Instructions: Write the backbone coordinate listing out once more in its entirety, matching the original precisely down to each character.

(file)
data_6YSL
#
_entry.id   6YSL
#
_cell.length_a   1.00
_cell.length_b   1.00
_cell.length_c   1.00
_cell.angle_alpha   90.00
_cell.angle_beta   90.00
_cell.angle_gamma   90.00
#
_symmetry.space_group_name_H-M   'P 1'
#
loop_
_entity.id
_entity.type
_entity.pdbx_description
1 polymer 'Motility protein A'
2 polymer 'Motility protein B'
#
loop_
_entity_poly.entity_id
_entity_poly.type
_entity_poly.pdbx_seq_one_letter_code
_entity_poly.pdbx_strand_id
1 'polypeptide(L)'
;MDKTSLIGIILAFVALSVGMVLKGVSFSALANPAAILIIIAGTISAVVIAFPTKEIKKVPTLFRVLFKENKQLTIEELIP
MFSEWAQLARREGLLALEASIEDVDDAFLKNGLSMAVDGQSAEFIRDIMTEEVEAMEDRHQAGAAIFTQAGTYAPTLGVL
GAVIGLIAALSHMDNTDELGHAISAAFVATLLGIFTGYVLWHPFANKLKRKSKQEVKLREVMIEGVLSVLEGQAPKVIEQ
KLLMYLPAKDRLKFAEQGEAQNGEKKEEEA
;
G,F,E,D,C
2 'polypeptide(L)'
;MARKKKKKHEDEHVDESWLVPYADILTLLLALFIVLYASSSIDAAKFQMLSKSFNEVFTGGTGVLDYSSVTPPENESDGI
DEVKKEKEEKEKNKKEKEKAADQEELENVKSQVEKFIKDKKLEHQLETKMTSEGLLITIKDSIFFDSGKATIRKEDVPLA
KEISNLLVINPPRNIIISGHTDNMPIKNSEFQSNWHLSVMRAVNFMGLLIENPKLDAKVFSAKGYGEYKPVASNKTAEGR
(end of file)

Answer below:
data_6YSL
#
_entry.id   6YSL
#
_cell.length_a   1.00
_cell.length_b   1.00
_cell.length_c   1.00
_cell.angle_alpha   90.00
_cell.angle_beta   90.00
_cell.angle_gamma   90.00
#
_symmetry.space_group_name_H-M   'P 1'
#
loop_
_entity.id
_entity.type
_entity.pdbx_description
1 polymer 'Motility protein A'
2 polymer 'Motility protein B'
#
loop_
_entity_poly.entity_id
_entity_poly.type
_entity_poly.pdbx_seq_one_letter_code
_entity_poly.pdbx_strand_id
1 'polypeptide(L)'
;MDKTSLIGIILAFVALSVGMVLKGVSFSALANPAAILIIIAGTISAVVIAFPTKEIKKVPTLFRVLFKENKQLTIEELIP
MFSEWAQLARREGLLALEASIEDVDDAFLKNGLSMAVDGQSAEFIRDIMTEEVEAMEDRHQAGAAIFTQAGTYAPTLGVL
GAVIGLIAALSHMDNTDELGHAISAAFVATLLGIFTGYVLWHPFANKLKRKSKQEVKLREVMIEGVLSVLEGQAPKVIEQ
KLLMYLPAKDRLKFAEQGEAQNGEKKEEEA
;
G,F,E,D,C
2 'polypeptide(L)'
;MARKKKKKHEDEHVDESWLVPYADILTLLLALFIVLYASSSIDAAKFQMLSKSFNEVFTGGTGVLDYSSVTPPENESDGI
DEVKKEKEEKEKNKKEKEKAADQEELENVKSQVEKFIKDKKLEHQLETKMTSEGLLITIKDSIFFDSGKATIRKEDVPLA
KEISNLLVINPPRNIIISGHTDNMPIKNSEFQSNWHLSVMRAVNFMGLLIENPKLDAKVFSAKGYGEYKPVASNKTAEGR